In a victory for America's biggest peach farm, a California appeals court has ruled that the state cannot force a union contract on a farmer after the sides fail to come to terms in mediation.
Gerawan Farms, a huge operation of more than 12,000 acres in California's Central Valley, has been locked in a standoff with the United Farm Workers, which returned to the farm three years ago after a 20-year absence, demanding a new contract.
Co-owner Dan Gerawan balked, and so did some of his workers. In November 2013, they held a vote on whether to decertify the union. Those votes have been locked up by the state Agriculture Labor Relations Board, which has held a multimonth hearing over whether Dan Gerawan violated rules and pressured his employees to vote out the UFW.
After that vote, the same labor board that presided over the mediation (and which is investigating the vote) imposed a contract on Gerawan. Such a move is allowed under a California law called Mandatory Mediation and Conciliation (MMC) if no deal is reached through bargaining.
Gerawan challenged that contract in court and lost. Now, however, an appeals court has ruled in the farm's favor. (Tweet This)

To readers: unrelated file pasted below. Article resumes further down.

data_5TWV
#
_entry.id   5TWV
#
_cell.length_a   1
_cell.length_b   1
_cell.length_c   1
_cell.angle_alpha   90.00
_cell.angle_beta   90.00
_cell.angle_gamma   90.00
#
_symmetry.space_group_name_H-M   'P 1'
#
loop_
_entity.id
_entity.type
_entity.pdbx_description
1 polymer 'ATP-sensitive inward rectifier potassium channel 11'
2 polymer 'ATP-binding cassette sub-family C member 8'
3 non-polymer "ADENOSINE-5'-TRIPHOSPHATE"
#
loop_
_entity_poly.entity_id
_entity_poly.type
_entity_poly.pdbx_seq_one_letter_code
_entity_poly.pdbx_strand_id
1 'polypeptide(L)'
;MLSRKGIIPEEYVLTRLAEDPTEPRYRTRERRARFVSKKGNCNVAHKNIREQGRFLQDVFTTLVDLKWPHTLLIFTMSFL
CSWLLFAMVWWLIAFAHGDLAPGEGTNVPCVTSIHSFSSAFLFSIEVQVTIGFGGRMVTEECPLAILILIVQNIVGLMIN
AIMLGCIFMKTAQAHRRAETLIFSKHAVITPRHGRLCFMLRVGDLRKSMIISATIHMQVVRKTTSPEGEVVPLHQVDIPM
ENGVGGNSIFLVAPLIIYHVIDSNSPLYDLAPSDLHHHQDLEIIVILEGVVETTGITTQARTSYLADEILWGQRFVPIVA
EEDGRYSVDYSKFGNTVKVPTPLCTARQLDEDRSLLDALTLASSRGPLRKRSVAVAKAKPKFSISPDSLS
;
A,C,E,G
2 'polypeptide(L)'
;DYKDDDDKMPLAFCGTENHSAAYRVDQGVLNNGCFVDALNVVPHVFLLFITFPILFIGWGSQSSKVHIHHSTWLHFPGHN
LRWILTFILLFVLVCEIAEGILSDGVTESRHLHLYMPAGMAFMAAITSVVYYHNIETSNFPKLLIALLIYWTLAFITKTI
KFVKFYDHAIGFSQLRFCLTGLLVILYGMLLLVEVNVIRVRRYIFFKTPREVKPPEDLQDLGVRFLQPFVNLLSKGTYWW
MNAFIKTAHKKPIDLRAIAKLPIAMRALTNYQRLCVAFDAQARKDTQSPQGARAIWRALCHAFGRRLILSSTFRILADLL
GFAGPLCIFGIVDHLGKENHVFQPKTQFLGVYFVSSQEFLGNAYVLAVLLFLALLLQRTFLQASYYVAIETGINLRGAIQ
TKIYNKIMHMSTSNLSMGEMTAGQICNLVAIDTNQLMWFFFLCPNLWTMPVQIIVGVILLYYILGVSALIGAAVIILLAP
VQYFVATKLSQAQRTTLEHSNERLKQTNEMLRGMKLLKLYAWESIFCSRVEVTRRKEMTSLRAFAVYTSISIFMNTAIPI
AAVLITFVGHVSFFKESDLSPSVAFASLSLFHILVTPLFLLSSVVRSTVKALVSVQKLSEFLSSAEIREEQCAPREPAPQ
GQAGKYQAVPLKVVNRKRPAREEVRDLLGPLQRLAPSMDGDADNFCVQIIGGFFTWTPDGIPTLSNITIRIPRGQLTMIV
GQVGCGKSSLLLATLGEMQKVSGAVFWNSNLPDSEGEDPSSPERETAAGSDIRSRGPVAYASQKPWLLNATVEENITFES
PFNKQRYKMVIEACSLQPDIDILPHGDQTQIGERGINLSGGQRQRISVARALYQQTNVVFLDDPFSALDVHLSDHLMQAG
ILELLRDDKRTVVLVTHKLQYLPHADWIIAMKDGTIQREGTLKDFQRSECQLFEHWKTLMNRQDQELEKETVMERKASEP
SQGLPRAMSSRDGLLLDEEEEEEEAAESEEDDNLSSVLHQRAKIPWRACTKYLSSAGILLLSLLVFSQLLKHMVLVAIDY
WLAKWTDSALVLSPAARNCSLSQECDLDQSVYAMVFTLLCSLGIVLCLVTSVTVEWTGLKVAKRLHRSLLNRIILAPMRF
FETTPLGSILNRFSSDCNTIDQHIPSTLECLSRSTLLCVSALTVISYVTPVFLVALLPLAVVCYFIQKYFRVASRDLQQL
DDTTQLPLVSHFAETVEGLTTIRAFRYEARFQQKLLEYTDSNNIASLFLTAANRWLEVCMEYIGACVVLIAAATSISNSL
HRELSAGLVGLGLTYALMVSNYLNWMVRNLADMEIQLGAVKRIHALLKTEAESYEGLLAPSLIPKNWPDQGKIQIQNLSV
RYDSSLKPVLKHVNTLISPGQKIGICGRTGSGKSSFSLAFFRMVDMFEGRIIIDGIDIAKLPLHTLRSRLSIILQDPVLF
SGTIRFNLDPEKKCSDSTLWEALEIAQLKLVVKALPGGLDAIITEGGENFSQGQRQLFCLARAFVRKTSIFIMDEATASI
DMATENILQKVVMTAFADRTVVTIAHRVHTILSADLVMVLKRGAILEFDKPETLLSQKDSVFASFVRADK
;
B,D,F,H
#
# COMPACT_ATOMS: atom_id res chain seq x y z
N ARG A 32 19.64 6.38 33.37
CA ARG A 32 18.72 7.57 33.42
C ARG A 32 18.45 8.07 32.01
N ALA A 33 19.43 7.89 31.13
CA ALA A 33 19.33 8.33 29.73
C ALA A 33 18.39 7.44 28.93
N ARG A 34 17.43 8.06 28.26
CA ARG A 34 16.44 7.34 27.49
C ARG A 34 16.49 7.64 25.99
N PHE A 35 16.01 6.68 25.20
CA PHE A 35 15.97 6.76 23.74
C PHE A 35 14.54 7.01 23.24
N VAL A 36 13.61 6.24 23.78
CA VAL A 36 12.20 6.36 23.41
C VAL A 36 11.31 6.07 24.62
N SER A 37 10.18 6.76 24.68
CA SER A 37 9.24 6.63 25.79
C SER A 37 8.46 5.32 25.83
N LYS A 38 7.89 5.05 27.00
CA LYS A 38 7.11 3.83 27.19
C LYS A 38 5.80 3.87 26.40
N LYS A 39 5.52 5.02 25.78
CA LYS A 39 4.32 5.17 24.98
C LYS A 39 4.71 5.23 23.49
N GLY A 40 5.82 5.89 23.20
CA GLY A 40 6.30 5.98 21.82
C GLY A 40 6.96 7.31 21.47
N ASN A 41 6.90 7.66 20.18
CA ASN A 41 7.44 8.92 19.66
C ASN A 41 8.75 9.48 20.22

On the one hand, the court agreed with Dan Gerawan that the farmer should have been "given an opportunity to prove abandonment" by the UFW of his employees. The bigger issue, however, is that the court said the law is unconstitutional.
The state cannot impose a contract arbitrarily on a business in that manner because it "violates equal-protection principles and constitutes an improper delegation of legislative authority."
"This is a significant victory for our employees, our family and the entire industry," Dan Gerawan said in a statement. "The court's ruling vindicates our argument that no state agency should be able to unilaterally impose a contract on workers without a vote or force it on employers without their consent."
In its ruling, the court agreed with Gerawan's attorneys, who argued that while the state can set a minimum wage for all employees, the state "cannot constitutionally set different minimum wages for different companies (in the same industry) without a rational reason for doing so ... indeed, the whole point of the (Mandatory Mediation and Conciliation) statute is to single out one employer and create a special set of rules for that employer alone."
It's not clear what the ruling means, if anything, for the investigation into the vote to decertify the union, or whether the results of those votes will ever be revealed.
CNBC has reached out to the labor relations board and the UFW seeking comment on the ruling and whether they will appeal the ruling to the California Supreme Court. Neither was immediately available.
The Fresno Bee reported late Thursday, however, that the UFW planned to appeal the verdict to the California Supreme Court.